Sunday, June 7, 2009

Doug Casey on Argentina

Doug Casey goes on and on about how great Argentina is:

Granted, it's not downtown BA, but I think he's a bit of a nutter. What do you think of that place?



Doug Casey's top place to live if things go to hell in the U.S.

Tuesday, March 24, 2009
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By Porter Stansberry in the S&A Digest:

[Legendary speculator] Doug Casey is greatly underappreciated. He's been expecting the debacle we see unfolding today - a collapsing financial sector, government spending growing out of control, and a public backlash against capitalism - for as long as I've known him, almost 15 years. He calls the scenario "The Greater Depression." And now, he thinks it's going to be even worse than he expected...

At his conference last weekend in Las Vegas, he told the audience what he's doing to protect himself from what he sees coming next: soaring inflation, capital controls around the world, and vast increases to America's already confiscatory tax regime. What is Doug doing? First, he built a very private community in a very safe place about as far away from the centers of government power as you can get. His development is called Estancia Cafayate. It's located in the southern part of Salta province in northwest Argentina. Why in the world would you want to live in a valley of the Andes Mountains in rural Argentina? Well, Uruguay is nearby, a place where you can still bank privately and where you can still arrange for citizenship.

Second, Salta is incredibly rich in natural resources - water, farmland, oil and gas, vineyards, cattle, cultural attractions, etc. All of the things you need to lead a very wealthy, civilized life are in great abundance. And everything is cheap. A first-class steak dinner at a good restaurant on the central square in Cafayate costs about $4 per head, including wine. Finally, you have plenty of opportunities to make money with commodities. Doug has become a large-scale dairy farmer.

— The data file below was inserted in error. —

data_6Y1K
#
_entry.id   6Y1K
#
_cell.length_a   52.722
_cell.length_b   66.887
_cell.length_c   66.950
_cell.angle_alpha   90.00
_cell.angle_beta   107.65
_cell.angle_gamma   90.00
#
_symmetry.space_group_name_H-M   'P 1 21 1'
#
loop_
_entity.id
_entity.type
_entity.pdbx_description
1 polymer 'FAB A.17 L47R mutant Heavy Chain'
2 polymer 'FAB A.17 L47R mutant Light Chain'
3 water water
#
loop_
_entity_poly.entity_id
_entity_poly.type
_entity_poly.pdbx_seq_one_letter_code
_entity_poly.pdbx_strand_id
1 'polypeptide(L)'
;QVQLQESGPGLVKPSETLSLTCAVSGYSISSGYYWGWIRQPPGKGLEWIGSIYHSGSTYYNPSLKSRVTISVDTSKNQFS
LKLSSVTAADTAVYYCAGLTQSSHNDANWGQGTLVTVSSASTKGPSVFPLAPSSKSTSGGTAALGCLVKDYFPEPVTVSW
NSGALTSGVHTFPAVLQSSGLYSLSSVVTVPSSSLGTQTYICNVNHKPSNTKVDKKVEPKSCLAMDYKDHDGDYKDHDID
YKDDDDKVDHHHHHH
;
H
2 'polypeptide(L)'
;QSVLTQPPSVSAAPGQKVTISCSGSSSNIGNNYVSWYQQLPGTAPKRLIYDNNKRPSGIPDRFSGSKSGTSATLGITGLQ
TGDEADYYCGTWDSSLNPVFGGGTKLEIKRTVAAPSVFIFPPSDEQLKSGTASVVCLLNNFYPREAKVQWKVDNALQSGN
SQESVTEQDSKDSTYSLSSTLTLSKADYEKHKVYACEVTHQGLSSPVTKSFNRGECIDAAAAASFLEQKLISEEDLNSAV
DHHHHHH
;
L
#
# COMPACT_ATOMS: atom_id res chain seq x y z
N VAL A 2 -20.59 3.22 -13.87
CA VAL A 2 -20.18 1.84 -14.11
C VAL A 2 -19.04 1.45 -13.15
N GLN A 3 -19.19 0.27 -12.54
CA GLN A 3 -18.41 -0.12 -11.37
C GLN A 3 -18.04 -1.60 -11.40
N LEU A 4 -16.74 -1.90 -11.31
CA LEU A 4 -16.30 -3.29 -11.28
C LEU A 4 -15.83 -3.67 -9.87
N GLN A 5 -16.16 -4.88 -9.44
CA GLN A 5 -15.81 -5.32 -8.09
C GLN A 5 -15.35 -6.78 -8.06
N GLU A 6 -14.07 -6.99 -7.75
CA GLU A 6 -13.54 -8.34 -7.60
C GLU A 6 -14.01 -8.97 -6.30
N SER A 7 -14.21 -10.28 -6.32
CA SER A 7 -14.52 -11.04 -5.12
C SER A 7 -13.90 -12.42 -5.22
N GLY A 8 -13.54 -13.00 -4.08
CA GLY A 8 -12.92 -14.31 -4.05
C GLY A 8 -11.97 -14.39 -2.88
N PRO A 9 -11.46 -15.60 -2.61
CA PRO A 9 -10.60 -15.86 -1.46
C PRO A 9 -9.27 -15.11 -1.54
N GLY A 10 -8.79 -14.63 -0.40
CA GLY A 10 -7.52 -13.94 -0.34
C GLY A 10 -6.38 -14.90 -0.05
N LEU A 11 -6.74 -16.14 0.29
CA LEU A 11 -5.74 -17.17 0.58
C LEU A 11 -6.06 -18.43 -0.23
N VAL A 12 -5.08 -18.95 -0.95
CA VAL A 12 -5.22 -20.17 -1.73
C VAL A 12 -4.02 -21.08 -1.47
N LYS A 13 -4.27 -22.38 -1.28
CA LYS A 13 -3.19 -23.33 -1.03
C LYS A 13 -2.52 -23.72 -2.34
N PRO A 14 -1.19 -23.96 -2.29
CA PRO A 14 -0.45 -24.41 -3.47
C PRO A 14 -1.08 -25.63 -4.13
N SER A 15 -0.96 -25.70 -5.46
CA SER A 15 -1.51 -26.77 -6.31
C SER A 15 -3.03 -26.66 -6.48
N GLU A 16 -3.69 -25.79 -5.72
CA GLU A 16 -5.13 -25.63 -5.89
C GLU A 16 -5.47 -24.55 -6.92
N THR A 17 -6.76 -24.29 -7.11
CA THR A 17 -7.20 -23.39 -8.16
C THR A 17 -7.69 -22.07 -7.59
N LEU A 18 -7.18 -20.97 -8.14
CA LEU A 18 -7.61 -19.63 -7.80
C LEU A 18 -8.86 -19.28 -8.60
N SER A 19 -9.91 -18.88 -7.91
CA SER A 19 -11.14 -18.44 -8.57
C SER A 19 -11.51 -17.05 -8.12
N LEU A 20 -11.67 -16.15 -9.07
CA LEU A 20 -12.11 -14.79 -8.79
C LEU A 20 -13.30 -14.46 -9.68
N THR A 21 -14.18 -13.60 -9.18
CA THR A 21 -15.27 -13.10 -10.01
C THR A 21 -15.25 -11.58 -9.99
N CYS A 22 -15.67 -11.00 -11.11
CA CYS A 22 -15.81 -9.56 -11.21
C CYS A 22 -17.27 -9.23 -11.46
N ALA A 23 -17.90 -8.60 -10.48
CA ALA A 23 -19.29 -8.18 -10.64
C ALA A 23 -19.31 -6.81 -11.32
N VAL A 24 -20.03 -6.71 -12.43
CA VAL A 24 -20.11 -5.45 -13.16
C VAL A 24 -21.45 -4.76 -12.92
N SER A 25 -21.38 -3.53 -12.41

Learn more about Estancia Cafayate...


"A first-class steak dinner at a good restaurant on the central square in Cafayate costs about $4 per head, including wine. "

He figured his dollars go a long way here. Many others have done so as well.

Older people with money moving to Argentina? My advice is to stay in a nice part of Buneos Aires, vacation to Salta or wherver you want but make places like Palermo, Las CaƱitas or Recoleta your home. You'll live longer and do so happier.

Argentina or other 3rd world country, they are what I reffer to in my book as "Plan C" countries, find one you like.

Argentina is ok, but not in the way he thinks. Uruguay is better and far less dangeorus. He's in love with the cheap restaurants. That's not very "Survivalish"

"Finally, you have plenty of opportunities to make money with commodities. Doug has become a large-scale dairy farmer."


It's not easy to make money in Salta, or any other province for that matter. For crying out loud, google "Argentine Farmer Crisis". And then think about Dug's dairy farm. ;)

These third world countries, you come to live cheap, not make money. (unless you have serious contacts or are willing to get involve in grayish businesses)

What good old Doug is trying to do, is SELL people this BULLSHIT.

He's trying to SELL his real estate investment and portraiting it through a very rosy shade.

Salta is nice, I've been there and know the place, its is NOT this dream the guy is trying to sell. Hell guys, I know people with money that left Salta because there's nothing there, and hundreds of thousands left and keep leaving because there's no future here for young people ( maybe it looks better for someone with enough money that just wants to retire)

PEOPLE: Dont buy this BULLSHIT. Visit Argentina first. It's beautiful but its also a mess and the "interior".... well, you have to go there, but its not rural USA, its VERY different. I know becuase I lived there for two years. There's a reason why people move from there to Buneos Aires city inspite of the dirt, crime, etc.